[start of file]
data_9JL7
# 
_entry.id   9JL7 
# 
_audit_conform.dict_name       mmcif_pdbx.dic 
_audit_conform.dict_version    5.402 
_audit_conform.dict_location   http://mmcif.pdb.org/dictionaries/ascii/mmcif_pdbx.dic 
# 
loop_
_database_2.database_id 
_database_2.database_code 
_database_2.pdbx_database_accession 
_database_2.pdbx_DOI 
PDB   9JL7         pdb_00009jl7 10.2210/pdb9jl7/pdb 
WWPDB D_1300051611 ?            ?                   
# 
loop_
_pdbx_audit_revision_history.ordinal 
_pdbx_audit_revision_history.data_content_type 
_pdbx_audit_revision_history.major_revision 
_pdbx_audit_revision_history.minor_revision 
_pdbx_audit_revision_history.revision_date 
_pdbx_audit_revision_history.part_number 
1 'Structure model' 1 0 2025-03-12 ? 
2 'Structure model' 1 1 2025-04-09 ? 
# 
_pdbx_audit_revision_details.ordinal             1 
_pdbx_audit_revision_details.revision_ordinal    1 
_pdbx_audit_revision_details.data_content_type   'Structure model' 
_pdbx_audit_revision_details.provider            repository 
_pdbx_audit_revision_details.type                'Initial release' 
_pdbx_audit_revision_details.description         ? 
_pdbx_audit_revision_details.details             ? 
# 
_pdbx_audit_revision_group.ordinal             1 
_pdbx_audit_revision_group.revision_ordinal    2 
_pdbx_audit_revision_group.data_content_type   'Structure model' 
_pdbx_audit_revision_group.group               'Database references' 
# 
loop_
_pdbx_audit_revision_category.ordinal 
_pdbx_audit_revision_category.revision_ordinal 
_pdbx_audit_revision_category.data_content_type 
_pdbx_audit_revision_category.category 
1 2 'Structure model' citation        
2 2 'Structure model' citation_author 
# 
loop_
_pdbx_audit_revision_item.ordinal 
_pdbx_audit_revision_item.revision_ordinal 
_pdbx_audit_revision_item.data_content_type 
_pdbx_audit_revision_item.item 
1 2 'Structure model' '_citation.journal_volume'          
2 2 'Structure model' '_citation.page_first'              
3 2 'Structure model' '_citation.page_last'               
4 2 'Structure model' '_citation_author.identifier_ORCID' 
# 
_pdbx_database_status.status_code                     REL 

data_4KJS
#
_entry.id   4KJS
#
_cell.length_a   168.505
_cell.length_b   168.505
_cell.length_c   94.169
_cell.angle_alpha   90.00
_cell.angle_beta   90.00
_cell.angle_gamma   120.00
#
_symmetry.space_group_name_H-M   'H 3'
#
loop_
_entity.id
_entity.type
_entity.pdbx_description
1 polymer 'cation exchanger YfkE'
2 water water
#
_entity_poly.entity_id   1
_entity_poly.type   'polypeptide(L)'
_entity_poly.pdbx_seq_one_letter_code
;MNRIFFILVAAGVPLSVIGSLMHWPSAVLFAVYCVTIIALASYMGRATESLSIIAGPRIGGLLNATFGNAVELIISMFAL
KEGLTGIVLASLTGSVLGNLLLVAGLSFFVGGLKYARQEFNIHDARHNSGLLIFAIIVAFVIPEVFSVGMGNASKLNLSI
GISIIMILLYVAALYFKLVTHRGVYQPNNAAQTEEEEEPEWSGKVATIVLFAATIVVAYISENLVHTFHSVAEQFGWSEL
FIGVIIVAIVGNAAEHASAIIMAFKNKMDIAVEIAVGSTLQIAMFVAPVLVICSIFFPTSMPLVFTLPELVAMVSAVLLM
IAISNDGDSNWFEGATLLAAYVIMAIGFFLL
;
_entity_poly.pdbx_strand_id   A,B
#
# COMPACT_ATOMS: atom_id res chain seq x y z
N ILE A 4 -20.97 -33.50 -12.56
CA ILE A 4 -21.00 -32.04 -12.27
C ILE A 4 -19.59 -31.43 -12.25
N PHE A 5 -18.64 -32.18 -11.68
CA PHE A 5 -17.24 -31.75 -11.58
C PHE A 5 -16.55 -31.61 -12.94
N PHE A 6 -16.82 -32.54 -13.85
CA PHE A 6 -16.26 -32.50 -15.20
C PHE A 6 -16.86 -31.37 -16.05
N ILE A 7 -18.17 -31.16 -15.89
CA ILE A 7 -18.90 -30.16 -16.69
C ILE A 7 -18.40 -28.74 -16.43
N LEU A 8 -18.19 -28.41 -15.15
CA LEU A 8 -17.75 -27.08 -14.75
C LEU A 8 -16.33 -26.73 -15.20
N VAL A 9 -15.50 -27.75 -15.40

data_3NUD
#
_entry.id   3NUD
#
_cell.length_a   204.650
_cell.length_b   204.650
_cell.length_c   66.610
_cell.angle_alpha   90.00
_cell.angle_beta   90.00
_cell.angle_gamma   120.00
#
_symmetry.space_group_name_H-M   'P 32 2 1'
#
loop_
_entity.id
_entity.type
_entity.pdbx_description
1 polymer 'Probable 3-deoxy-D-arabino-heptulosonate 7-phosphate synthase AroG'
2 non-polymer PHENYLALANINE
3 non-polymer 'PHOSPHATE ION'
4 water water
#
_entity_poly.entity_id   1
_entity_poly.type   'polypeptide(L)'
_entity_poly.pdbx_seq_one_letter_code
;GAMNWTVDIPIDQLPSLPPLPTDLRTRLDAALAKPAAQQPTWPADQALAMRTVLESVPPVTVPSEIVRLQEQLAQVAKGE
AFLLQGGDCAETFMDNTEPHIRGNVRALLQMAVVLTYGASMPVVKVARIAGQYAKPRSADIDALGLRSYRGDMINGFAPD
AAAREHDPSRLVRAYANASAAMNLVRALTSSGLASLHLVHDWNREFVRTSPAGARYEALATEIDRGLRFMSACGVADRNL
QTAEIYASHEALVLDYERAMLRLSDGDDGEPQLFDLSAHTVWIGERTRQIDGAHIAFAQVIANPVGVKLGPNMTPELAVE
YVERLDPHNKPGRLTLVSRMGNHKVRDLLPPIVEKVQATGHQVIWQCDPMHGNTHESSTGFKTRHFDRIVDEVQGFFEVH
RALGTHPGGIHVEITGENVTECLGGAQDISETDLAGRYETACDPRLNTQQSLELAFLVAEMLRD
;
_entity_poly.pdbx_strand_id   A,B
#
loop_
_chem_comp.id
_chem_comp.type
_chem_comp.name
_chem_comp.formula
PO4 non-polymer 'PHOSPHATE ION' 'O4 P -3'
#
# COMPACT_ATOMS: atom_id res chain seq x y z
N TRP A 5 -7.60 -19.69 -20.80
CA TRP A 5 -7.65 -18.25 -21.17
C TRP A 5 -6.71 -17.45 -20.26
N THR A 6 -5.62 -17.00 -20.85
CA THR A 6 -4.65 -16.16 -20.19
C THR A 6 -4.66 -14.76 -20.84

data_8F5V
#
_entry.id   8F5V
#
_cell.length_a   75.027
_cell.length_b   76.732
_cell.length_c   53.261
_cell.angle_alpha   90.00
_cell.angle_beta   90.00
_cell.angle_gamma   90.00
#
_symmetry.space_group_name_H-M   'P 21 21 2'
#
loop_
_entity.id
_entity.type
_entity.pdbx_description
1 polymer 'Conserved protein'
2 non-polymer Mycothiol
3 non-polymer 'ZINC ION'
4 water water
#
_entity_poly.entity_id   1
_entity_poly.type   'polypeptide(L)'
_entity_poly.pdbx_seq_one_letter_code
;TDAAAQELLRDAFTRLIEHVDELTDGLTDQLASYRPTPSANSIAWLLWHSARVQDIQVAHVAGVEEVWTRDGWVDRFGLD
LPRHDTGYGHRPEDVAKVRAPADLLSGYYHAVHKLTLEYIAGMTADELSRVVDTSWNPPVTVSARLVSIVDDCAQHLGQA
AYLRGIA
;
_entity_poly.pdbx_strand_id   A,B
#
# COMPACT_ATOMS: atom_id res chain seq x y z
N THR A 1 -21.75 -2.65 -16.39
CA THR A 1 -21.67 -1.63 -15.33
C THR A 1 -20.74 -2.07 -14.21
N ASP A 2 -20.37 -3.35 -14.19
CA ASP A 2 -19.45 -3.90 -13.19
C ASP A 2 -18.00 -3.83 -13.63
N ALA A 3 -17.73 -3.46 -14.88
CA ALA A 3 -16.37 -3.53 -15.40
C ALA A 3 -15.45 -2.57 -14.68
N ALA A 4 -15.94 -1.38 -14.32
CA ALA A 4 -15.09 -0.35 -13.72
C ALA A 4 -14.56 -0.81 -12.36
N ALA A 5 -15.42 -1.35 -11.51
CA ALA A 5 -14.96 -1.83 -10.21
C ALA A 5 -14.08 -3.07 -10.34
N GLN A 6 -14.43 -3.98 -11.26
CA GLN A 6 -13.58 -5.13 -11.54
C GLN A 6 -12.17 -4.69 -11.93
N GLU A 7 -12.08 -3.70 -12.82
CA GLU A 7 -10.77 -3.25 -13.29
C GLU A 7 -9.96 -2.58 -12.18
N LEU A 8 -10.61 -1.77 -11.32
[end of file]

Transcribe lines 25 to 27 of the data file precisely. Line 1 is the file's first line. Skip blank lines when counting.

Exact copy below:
2 'Structure model' 1 1 2025-04-09 ? 
# 
_pdbx_audit_revision_details.ordinal             1 